Space shuttle blasts off
ENDEAVOUR and six astronauts rocketed into orbit Monday on what's expected to be the last nighttime launch for the shuttle program, hauling a new room and observation deck for the International Space Station.
The space shuttle took flight before dawn, igniting the sky with a brilliant flash seen for miles around. The weather cooperated at the last minute; Sunday ((07.02.10) morning's try was thwarted by thick, low clouds that returned and almost caused another delay.
Endeavour's destination the space station, home to five men was soaring over Romania at the time of liftoff. The shuttle is set to arrive at the station early Wednesday.
Zamka and his crew will deliver and install Tranquility, a new room that will eventually house life-support equipment, exercise machines and a toilet, as well as a seven-windowed dome. The lookout has the biggest window ever sent into space, a circle 31 inches across.
It will be the last major construction job at the space station. No more big pieces like that are left to fly.
Endeavour's launch also was broadcast to the space station residents, who got to watch it live.
The 13-day shuttle mission comes at one of the most agonizing times for NASA. Exactly one week ago, the space agency finally got its marching orders from President Barack Obama: Ditch the back-to-the-moon Constellation program and its Ares rockets, and pack on the research for an as-yet-unspecified rocket and destination.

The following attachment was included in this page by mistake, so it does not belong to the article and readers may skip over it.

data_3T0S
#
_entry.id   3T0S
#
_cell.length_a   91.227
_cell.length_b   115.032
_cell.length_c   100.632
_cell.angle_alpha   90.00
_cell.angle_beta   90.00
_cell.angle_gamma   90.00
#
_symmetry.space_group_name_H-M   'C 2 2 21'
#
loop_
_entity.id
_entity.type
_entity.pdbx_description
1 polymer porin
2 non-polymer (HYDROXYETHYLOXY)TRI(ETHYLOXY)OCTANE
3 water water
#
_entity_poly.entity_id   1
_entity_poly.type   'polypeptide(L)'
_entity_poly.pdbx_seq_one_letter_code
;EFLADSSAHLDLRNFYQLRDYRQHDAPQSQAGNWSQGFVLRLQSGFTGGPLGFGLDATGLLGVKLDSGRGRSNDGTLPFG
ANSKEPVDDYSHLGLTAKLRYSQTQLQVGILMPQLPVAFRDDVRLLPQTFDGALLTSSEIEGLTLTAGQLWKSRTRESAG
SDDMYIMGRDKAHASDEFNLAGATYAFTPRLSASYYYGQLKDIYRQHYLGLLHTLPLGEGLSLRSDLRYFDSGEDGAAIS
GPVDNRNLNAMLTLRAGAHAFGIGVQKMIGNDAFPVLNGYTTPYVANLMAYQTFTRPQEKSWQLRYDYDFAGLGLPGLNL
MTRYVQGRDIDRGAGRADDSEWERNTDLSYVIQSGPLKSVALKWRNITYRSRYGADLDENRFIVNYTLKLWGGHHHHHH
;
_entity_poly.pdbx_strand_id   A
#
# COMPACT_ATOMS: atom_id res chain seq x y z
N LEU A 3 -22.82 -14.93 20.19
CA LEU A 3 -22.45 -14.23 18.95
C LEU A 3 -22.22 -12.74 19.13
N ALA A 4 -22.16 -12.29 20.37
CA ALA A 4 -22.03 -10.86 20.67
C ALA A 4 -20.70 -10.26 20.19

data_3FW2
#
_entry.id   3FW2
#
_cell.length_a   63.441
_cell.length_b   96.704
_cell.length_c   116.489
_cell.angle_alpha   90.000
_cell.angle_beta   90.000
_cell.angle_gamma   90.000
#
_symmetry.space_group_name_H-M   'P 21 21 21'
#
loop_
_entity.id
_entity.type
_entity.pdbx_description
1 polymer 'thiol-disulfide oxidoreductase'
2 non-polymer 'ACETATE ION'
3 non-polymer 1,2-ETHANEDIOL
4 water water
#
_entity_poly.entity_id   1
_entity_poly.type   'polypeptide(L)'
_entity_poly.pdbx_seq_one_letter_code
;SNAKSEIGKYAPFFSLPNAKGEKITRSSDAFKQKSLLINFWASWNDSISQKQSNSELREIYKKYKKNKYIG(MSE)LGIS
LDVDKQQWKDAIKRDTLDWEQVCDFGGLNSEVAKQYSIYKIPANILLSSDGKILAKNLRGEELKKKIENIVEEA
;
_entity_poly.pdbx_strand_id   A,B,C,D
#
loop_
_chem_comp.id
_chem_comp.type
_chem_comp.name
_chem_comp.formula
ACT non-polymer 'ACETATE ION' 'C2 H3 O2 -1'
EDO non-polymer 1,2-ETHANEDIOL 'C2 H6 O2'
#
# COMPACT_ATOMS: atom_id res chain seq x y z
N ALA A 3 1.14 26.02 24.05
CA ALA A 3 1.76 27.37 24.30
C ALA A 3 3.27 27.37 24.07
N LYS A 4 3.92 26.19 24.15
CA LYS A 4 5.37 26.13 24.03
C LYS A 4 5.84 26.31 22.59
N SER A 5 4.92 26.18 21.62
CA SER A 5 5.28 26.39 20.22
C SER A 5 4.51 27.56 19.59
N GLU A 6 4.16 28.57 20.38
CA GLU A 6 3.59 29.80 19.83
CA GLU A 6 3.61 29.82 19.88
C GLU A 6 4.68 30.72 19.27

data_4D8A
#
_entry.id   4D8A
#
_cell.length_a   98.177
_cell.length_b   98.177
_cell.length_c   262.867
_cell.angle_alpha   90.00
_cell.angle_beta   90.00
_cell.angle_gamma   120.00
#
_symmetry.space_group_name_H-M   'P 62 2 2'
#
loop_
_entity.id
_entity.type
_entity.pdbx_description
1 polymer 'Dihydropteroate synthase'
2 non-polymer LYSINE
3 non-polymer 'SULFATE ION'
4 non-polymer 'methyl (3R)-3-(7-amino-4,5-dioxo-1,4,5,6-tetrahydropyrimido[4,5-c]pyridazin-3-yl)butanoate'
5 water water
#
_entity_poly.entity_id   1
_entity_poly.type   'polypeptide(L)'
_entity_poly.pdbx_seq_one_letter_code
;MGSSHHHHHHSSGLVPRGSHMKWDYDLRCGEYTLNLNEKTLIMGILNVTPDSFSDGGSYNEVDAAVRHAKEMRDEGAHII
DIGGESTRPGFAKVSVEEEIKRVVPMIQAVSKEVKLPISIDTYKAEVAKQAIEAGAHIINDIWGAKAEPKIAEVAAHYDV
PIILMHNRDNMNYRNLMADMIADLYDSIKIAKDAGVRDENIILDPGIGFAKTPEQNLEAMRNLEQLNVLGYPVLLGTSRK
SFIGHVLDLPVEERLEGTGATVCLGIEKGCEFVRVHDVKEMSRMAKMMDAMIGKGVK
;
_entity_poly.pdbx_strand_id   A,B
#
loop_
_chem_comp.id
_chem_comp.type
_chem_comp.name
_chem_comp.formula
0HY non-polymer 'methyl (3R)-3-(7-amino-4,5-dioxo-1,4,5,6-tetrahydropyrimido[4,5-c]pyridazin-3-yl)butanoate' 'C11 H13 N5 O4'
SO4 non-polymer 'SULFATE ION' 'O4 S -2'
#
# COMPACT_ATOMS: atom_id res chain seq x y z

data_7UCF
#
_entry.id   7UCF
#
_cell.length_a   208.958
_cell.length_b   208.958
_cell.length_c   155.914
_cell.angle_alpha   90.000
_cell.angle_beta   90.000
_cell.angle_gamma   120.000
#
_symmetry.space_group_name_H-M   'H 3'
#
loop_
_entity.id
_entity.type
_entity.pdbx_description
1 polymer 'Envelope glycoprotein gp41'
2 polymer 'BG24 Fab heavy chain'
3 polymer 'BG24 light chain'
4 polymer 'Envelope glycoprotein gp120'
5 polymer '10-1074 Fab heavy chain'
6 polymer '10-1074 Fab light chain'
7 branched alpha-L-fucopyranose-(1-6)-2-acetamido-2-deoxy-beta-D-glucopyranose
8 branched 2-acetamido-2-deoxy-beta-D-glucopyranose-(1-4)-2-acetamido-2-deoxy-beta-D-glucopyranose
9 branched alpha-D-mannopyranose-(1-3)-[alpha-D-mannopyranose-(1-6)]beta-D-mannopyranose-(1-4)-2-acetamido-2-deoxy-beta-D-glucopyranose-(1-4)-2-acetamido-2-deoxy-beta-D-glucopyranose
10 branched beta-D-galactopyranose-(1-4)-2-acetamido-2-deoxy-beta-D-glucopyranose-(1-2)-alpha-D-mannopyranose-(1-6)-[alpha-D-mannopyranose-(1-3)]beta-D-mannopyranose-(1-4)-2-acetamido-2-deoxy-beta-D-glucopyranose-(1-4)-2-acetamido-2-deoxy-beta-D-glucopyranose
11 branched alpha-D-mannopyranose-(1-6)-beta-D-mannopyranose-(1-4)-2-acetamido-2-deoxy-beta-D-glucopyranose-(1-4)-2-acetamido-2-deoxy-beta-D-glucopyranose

NASA's boss, ex-astronaut Charles Bolden, favors Mars. But he, too, is waiting to hear how everything will play out.
The space station came out a winner in the Obama plan. The president's budget would keep the outpost flying until at least 2020, a major extension.
The spectacle of the night launch illuminating the sky attracted a crowd, including some members of Congress and federal big shots. Endeavour shot through some thin clouds on its way into orbit, and its bright flame was visible for several minutes from the launch site.
But the roads weren't nearly as jammed as they were the night before. More than 100 Europeans also were on hand because of the Italian-built Tranquility and domed cupola.
Within 15 minutes of taking off, the astronauts were enjoying "a beautiful sunrise" from orbit, with the moon as a backdrop. "Wish you could be here," Zamka called down. "Great show, Endeavour," replied Mission Control.